One argument I have seen a lot of (and one that sprang to my own mind as I was initially considering all this) was this: running is a great unifier, particular the marathon, which can raise people up or bring them to their knees, often both. The marathon is the equalizer. The marathon is the merciless beast. The marathon brings out our humanity – all the darkest and most determined parts of us. The 7-hour marathoner runs in the echoed footsteps of the 2:04 elite. Runners will carry each other across the finish line – whether literally or figuratively. We see these moments all the time in marathons, like in Boston, where an act of violence only served to strengthen the running community (note: I am NOT making that comparison I keep seeing – that this protest interrupting the finish could be likened to what the Boston bombers did. It is not even remotely in the same category.).

But it was pointed out to me and made clear to me that running is open to all…except those who can’t access it. Those who are  working multiple jobs to scrape by. Single parents. People living in neighborhoods torn apart by violence, living in fear of stepping out their front door, let alone in running shoes. Those who can’t afford the time, the investment, the equipment, the coaching; those who don’t have the safe neighborhood to run in, the community of security and support. Those who were never encouraged to take up the sport (or any sport). Running is a privilege.

Repeat that to yourself: running is a privilege. A friend of mine here in Athens today is waiting on the final word on Boston Marathon entries from last week, crossing fingers hard that her hard work paid off, that her -3:02 qualifier will secure her a slot for 2016 (as I was writing this, she got in!!!!!). She wrote a long post on Facebook about the many struggles of her life, how she persevered through them to get where she is today: an accomplished academic and runner (not to mention being an incredibly kind and warm human being). I was eating humble pie and tearing up as I read her words. I was forced to look my own ivory tower square in the face. I am fortunate. I am lucky. I am privileged. I have taken it all for granted far too often.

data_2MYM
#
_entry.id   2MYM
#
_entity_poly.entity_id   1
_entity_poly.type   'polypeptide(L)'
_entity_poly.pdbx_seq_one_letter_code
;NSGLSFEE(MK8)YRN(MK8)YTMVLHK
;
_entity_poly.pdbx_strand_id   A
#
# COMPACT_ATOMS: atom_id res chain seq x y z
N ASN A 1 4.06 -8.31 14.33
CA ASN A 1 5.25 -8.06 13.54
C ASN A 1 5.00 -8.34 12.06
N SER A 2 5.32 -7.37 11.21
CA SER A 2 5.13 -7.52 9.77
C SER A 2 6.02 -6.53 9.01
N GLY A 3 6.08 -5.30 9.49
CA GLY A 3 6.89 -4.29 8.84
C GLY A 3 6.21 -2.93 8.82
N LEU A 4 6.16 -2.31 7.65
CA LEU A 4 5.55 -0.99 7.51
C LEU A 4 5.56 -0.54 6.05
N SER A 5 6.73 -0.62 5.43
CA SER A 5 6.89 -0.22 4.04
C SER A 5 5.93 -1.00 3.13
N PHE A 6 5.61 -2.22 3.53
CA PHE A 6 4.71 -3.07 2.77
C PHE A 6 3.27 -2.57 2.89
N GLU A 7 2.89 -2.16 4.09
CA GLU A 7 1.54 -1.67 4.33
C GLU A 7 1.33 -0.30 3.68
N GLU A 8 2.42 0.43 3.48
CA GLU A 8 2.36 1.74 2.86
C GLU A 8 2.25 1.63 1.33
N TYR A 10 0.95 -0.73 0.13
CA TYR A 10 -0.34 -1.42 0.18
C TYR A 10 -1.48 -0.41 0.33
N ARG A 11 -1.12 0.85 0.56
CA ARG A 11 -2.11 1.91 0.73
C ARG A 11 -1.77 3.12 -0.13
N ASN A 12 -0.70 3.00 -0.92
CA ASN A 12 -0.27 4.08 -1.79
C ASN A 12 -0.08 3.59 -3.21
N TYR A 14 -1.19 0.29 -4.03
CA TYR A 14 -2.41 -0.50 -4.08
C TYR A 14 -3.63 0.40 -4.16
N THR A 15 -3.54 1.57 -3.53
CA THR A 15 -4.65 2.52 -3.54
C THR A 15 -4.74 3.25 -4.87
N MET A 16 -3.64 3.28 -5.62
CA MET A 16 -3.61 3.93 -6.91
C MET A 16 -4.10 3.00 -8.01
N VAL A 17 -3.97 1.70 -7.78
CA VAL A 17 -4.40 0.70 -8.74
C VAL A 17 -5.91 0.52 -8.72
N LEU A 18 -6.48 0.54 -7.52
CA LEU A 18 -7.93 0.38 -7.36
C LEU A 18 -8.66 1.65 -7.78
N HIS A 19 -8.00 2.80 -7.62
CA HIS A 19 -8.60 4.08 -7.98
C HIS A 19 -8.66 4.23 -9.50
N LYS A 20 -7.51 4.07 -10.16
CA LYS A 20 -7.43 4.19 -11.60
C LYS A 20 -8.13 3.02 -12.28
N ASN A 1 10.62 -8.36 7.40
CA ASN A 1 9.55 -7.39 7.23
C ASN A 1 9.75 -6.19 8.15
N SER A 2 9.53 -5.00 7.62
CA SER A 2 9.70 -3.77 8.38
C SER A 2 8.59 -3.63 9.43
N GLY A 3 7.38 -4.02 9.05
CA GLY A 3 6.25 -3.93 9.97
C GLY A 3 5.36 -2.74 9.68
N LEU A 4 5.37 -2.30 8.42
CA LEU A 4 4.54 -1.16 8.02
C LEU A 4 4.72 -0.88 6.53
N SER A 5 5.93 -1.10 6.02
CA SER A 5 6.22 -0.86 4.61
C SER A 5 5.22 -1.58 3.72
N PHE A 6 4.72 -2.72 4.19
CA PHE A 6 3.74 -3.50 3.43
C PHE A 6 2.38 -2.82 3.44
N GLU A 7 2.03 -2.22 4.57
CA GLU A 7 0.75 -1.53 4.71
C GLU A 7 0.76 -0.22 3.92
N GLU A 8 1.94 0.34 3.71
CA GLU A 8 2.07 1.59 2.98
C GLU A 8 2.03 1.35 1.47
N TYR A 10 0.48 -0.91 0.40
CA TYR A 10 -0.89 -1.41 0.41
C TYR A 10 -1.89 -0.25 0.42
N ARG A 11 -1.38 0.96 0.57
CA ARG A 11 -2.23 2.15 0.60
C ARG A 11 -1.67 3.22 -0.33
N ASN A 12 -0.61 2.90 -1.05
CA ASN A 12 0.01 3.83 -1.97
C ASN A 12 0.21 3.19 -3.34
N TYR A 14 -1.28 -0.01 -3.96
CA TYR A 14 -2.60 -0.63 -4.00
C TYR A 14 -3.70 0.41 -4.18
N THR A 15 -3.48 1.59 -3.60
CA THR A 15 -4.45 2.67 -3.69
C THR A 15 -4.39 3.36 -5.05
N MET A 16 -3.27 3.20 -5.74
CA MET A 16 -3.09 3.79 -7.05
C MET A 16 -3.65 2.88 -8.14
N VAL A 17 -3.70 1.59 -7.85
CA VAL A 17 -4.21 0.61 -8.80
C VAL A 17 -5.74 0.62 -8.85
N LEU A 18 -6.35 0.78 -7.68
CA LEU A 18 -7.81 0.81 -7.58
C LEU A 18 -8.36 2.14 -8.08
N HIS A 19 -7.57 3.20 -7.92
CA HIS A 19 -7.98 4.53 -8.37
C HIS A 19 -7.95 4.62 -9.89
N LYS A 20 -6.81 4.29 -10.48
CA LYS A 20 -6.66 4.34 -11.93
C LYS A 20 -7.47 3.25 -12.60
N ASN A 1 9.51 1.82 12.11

Running is a privilege. I am blessed with time, I am blessed with resources, I am blessed with great friends and family and support and a coach. I cannot take that for granted. I have a roof over my head, food in my kitchen, a husband who loves me, and a strong body to carry me through. Those are just small pieces of the privileges in my life – running and otherwise.

These athletes have been training for weeks, for months, for years for this race. Whether running for a charity, for a bucket list item, for a PR or BQ or OTQ, in memory of a loved one, or just for the pure fun of it. It is a gift they have worked hard to get. A line of protesters standing in their way a mile before the finish line of that gift? That is understandably frustrating and enraging.

But isn’t that the point? The perfect symbol of doing everything and anything to achieve your goal, and having your way obstructed for reasons that feel entirely arbitrary and unfair?

Many will continue to argue against the protest. Many will say it won’t further the cause, that it’ll just incite anger against BLM. Many will say the venue is inappropriate (think about this, though – saying the words “I support BLM but don’t inconvenience me, go do your protest elsewhere” is a statement that comes from a place of privilege). Many will try to tone police the protest.

I know I won’t really change any minds with this post – I wrote most of this for me, anyhow, like all my writing in general. If no other message gets through, however, please hear this: next time you go for a run, be grateful that you can.